Arrow meets up with a suddenly trusting Laurel – on a rooftop at night, no less – to discuss the current case of Bad Guy Brodeur whose is framing her client for murder. Police Chief Wiggum Dad gets mad at Laurel for meeting Arrow who eventually shoots an arrow into the hand of Bad Guy Brodeur to entice a confession. But this does not produce the desired effect and Bad Guy Brodeur orchestrates a prison sabotage siege to try and kill Laurel’s client. Arrow discovers this plot and sabotages the attempted sabotage – yes, this is really the path the episode takes – and since apparently the prison holding an about-to-be executed prisoner does not have lights [same utility as Laurel’s apartment, perhaps?] and lax security, the entire scene – coupled with a gratuitous suspension of disbelief on the part of the viewer – suddenly becomes plausible.
In the end, Arrow is revealed to Angry Police Chief Wiggum Dad because of his propensity for using stairwells with security cameras [the prison had money for surveillance cameras but not lights – what!?] as his changing room and gets arrested at home in front of Mom and everybody. Walter responds immediately by getting on his phone and we will segue into next week’s opening scenes with Walter and Moira checking Angry Police Chief Wiggum’s Facebook and Twitter status.
Meanwhile, in the less sanitary storylines within the episode, the island flashbacks reveal who shot him on the island in the last episode [it wasn’t Nikki Minaj – but he could be her rebellious second cousin who takes a fancy to Arrow’s rambunctious sister in a future episode] and that the pre-Arrow Arrow was not adept yet at figuring out snare traps on his own. Back at home, Oliver finds out his best friend Eddie Haskell [Tommy Merlyn] was sleeping with his ex-girlfriend while he was gone and presumed dead but Oliver’s okay with that because he will undoubtedly be hooked up later as a love interest with corporate IT specialist, Felicity Smoak, so it’s no skin off his nose. Diggle’s character is given some more depth as his sister and snippets of his backstory are released in a few scenes before getting back to the action. Finally, Oliver’s mom and sister hash out some of their differences in an Oprah scene for the ladies. Men, this is your 90-second opportunity to go to the bathroom or grab another beer.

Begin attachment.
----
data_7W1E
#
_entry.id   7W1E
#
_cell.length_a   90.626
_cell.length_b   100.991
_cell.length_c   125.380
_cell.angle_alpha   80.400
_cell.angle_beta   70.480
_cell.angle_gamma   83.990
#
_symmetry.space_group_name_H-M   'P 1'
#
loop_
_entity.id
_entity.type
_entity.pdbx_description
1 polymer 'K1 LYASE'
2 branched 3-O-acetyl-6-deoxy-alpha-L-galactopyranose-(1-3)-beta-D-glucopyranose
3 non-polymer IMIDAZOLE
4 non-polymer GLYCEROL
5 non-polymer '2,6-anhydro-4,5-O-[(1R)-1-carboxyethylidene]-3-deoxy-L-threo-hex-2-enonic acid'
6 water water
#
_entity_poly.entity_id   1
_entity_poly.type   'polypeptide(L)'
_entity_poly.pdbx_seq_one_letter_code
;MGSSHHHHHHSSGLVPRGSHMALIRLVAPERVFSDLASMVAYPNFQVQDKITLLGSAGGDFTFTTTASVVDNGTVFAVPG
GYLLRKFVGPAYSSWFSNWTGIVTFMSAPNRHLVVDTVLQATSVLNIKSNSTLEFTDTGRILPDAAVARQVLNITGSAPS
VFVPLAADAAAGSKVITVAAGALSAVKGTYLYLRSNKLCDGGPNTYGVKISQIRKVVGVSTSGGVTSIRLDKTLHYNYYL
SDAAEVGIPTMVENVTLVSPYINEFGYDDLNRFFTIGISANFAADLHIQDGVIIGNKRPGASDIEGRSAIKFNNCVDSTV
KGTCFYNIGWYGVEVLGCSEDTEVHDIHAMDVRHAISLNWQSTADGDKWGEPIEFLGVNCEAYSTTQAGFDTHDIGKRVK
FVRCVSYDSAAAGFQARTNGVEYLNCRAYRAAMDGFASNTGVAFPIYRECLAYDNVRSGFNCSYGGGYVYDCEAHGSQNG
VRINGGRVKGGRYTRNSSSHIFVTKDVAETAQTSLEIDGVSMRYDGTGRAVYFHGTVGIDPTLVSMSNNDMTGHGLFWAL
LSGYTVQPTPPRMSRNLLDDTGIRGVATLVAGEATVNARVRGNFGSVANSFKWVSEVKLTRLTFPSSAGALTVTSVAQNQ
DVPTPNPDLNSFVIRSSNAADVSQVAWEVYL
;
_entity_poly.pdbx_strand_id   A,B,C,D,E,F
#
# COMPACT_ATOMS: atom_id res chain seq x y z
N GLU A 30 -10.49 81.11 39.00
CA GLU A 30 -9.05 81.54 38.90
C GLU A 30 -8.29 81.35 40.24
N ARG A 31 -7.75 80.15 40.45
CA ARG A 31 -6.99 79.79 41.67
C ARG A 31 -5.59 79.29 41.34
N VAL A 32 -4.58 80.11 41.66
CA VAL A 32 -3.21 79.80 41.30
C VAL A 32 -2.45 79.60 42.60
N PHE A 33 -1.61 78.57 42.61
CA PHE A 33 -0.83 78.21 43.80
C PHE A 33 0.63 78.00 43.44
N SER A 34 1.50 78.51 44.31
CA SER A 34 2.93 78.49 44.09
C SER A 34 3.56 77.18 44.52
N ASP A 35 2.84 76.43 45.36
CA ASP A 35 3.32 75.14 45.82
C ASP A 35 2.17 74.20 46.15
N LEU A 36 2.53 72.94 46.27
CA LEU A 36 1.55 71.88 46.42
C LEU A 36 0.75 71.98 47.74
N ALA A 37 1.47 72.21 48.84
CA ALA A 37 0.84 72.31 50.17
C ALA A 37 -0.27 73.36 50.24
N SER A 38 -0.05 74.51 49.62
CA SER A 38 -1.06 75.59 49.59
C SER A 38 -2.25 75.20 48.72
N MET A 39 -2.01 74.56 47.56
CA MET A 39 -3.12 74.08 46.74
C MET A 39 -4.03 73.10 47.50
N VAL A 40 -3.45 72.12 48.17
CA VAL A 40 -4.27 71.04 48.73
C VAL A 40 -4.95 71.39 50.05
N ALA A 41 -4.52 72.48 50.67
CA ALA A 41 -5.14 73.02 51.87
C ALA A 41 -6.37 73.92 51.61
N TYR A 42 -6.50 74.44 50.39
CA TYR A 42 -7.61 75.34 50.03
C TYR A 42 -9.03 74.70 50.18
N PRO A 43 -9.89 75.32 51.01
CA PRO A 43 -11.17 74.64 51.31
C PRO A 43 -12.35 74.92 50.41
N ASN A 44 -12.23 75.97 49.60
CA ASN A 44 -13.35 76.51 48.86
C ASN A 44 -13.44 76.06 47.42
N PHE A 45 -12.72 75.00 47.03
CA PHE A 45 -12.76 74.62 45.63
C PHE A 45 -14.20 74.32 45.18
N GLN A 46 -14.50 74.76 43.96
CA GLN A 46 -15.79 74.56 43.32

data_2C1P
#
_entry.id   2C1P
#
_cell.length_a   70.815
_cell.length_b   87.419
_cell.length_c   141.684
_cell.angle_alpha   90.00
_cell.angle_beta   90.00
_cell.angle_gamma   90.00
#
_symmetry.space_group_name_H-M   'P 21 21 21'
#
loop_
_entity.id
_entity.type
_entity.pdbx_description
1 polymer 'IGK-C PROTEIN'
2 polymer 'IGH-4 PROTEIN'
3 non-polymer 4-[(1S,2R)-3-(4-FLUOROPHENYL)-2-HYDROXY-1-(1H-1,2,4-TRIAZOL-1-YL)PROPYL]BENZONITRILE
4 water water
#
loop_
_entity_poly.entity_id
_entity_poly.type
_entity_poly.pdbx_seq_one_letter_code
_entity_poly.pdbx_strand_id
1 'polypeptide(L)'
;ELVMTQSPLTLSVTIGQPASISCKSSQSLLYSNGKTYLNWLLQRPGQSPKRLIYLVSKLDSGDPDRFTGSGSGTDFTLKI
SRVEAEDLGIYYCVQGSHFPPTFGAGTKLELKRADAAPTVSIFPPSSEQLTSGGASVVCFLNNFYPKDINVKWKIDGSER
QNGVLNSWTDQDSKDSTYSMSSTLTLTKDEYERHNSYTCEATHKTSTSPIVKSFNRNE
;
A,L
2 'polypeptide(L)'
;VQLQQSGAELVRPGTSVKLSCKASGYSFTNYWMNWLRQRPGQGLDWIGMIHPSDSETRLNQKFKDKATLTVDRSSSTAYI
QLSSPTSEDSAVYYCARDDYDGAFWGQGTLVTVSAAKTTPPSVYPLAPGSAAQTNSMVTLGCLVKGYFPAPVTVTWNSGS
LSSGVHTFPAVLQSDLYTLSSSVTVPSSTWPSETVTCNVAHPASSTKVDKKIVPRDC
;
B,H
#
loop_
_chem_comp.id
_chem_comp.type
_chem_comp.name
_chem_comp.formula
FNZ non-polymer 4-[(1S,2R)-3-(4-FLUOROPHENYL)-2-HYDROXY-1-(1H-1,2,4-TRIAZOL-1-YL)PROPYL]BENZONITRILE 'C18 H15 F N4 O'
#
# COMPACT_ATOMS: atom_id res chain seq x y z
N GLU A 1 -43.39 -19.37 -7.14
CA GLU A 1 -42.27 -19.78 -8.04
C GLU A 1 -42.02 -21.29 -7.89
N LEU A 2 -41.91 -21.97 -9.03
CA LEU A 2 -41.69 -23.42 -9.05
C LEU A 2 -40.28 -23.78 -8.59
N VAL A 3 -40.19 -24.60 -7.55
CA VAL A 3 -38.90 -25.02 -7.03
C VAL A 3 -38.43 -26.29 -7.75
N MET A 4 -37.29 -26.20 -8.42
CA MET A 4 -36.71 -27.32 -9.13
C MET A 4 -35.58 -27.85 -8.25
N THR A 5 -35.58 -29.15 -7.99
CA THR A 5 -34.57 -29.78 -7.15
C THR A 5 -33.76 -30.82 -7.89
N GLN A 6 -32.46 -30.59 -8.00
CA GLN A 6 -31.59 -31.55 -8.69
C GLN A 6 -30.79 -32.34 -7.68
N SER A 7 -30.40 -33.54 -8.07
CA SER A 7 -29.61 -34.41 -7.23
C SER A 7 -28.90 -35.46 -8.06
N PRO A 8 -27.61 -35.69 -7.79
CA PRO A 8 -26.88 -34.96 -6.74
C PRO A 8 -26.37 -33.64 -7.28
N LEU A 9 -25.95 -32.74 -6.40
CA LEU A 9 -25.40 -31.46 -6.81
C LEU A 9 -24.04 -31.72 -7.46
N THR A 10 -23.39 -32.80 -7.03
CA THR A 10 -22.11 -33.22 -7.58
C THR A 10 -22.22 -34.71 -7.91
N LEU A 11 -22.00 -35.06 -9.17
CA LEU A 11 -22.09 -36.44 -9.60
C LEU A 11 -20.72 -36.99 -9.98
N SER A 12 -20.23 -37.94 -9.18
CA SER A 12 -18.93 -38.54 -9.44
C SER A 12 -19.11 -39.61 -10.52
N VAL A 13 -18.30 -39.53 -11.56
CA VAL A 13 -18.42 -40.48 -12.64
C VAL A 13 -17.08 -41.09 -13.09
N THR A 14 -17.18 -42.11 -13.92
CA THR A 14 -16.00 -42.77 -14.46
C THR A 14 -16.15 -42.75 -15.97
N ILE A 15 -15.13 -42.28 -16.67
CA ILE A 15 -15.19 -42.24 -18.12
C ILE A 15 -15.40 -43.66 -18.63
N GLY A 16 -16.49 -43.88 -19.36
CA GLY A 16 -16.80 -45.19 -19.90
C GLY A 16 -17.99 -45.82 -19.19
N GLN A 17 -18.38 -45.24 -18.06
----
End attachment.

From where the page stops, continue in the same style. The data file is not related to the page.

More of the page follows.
The Poop and Skinny: Thankfully, the voiceovers are becoming less frequent as are the appearances from best friend Eddie Haskell/Tommy Merlyn – though it seems suspicious that a best friend wouldn’t be around for some of the drama. There were no playboy theatrics for this episode but there was an epiphany and a theme for Arrow/Oliver in this episode – ditch all the women! They only cause him trouble and slow down the action with mushy emotions. Bad Guy Brodeur gets chained briefly to a railroad track before Arrow releases him – what is this, a Snidely Whiplash maneuver in a “Dudley Do-Right” episode? Probably the silliest part of the entire episode – naming the bad guy Brodeur – an obvious reference to former NHL goalie Martin Brodeur whose New Jersey Devils must have kept one of the writers’ favorite teams from making the Stanley Cup finals one year so the writer is gonna get payback by naming a bad guy after him. That’s not transparent at all.